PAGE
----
Blogging for Dummies tells me that readers love Top 10 Lists. So here goes.
After doing a bit of insta-research, I discovered a list of the TOP TEN MOST DANGEROUS GARDEN TOOLS. This information was gleaned (er, copied) from a UK website posted by the Royal Society for the Prevention of Accidents. I couldn’t find a comparable list for the US, but I figure American gardeners are victims of the same kinds of gardening accidents as our friends across the pond:
I guess this one’s no surprise, though I don’t really know if I’d consider a lawnmower a “gardening tool”. Anyway, they are scary, that’s for sure. When most of us imagine a lawnmower mishap, blood and dismemberment are the first things to come to mind, but lawnmowers can harm you in other ways, too. Stones and debris flung toward the eyes at high velocity, engines that get hot enough to cause first degree burns, and then there’s the the noxious fumes.
This summer my next-door neighbor nearly died of lawnmower-induced carbon monoxide poisoning. He was mowing his grass when an afternoon rain shower sprung up, and he took refuge in his shed to wait it out – with his running lawnmower. It only took a couple of minutes in the cramped space for him to succumb to the fumes and he passed out. Luckily his wife found him, but he was in the hospital for five days.
Don’t screw around with lawnmowers.
This one had me scratching my head at first. How can a flowerpot hurt you? Are people in the UK doing something unusual with their flowerpots, like hurling them at their neighbors? But then I realized, oh yeah, big containers weigh a ton, people are lifting them up and moving them around by themselves (like I was yesterday) instead of finding somebody to help them like they really should, only there’s nobody around to help and you don’t want to go ask your spouse or your kids because then you’ll have to track dirt into the house and they’ll roll their eyes and groan because you’re interrupting their TV show to go out and help move a stupid pot. Anyway, it’s really hard on your back. I’m sure the injuries are things like torn muscles, slipped discs, and the like.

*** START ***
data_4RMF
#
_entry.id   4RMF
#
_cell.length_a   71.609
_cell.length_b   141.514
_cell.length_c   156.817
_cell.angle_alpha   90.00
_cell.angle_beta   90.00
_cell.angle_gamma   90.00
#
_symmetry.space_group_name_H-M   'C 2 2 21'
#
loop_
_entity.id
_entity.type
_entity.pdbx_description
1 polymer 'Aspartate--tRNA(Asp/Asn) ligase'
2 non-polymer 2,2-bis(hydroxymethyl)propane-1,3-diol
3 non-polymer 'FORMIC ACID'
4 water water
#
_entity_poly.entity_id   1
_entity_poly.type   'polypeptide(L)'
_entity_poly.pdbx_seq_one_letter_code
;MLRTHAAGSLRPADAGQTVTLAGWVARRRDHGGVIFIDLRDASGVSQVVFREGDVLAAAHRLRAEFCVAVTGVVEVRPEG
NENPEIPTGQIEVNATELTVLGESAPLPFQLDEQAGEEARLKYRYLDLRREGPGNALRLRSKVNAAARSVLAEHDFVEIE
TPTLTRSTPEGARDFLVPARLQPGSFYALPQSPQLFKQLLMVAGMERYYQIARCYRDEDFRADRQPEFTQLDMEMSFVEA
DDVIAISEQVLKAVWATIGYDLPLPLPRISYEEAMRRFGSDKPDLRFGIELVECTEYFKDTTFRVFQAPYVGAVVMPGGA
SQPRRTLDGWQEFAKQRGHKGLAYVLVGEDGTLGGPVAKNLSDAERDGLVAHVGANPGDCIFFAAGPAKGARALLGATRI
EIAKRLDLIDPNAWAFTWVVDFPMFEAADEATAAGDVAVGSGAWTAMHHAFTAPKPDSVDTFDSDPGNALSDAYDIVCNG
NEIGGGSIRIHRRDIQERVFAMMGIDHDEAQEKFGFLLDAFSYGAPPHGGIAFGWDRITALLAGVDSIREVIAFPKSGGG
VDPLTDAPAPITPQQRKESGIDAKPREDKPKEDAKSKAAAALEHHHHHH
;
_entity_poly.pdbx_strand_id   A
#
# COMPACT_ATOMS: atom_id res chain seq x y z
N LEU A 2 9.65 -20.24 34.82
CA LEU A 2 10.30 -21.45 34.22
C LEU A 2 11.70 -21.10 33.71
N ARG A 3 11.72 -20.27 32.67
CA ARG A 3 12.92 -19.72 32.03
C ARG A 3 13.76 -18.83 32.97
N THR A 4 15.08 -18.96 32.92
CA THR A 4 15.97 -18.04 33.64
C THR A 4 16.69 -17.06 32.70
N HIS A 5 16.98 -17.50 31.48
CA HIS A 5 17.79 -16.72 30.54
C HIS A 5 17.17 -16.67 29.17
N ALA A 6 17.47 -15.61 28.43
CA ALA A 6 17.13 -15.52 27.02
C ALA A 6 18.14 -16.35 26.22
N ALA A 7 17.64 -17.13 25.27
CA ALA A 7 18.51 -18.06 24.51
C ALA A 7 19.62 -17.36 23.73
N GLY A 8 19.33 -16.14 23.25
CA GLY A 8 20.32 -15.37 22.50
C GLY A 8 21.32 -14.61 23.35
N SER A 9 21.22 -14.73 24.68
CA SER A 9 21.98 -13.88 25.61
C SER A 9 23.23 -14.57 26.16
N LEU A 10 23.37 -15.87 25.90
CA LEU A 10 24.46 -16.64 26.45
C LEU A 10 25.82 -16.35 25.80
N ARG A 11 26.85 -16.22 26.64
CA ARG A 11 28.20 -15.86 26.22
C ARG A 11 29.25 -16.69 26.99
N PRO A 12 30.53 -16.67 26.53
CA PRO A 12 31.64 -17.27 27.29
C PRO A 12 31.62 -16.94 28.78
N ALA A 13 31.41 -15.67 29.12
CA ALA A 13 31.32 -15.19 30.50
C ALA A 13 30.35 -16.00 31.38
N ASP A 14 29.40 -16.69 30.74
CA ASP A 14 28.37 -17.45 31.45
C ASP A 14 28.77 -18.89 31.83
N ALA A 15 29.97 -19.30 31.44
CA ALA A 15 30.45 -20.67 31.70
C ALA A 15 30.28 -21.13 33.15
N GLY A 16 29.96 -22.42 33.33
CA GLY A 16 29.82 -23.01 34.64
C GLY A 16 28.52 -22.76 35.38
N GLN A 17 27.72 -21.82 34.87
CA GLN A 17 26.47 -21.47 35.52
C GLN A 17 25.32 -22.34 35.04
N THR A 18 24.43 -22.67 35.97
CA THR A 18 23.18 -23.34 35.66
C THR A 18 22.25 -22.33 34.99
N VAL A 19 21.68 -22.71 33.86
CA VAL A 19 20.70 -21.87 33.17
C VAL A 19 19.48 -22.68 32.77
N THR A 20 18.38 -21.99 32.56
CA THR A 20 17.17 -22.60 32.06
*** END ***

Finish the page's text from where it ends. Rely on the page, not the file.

3. Secateurs and pruners
The word secateurs just sounds dangerous. Maybe because it’s French and reminds me of words like guillotine. It sounds like something the Three Musketeers definitely would have carried around with them.
When digging holes, don’t look up to admire a bluebird on a distant tree branch while plunging the spade down. Especially don’t do this while wearing flip-flops.
5. Electric hedgetrimmers
My electric hedge trimmer has a safety feature whereby letting go of the trimmer shuts the motor off. This is a good feature for me since the trimmer is fairly heavy and my arms start to ache after about 15 minutes of using it, so there is always the danger of suddenly dropping it. Honestly, I don’t find many situations where the electric hedge trimmer is easier to use than regular hedge-clipping shears.
6. Plant tubs and troughs
See #2 — Flowerpots
I actually think shears are safer than pruners since they require two hands on the handles while in use. This reduces the chances of pruning your own thumb off, as I nearly did a couple of years ago.
8. Garden forks
9. Hoses and sprinklers
I don’t get this one. Tripping on a hose is all I can think of. Are people peering down the ends of their hoses, wondering why they’re not working, and then getting blasted in the eye with a gush of water, like in a Tom and Jerry cartoon? I don’t own a sprinkler so I’m not familiar with the dangers they pose. I suppose barefooted children frolicking in the spray could be at risk. Frolicking children are always at risk, it seems.
10. Garden canes and sticks
Again, this was a UK study, so I’m not familiar with “garden canes” and “sticks.” Probably they’re stakes and supports of various kinds. They sound so quaint and Beatrix Potter-ish, but in a fearsome way: “And then, Farmer McGregor picked up his garden cane and started to swing it furiously at Peter Rabbit’s head.” Anyway, try not to skewer yourself on these while tying up your tomatoes.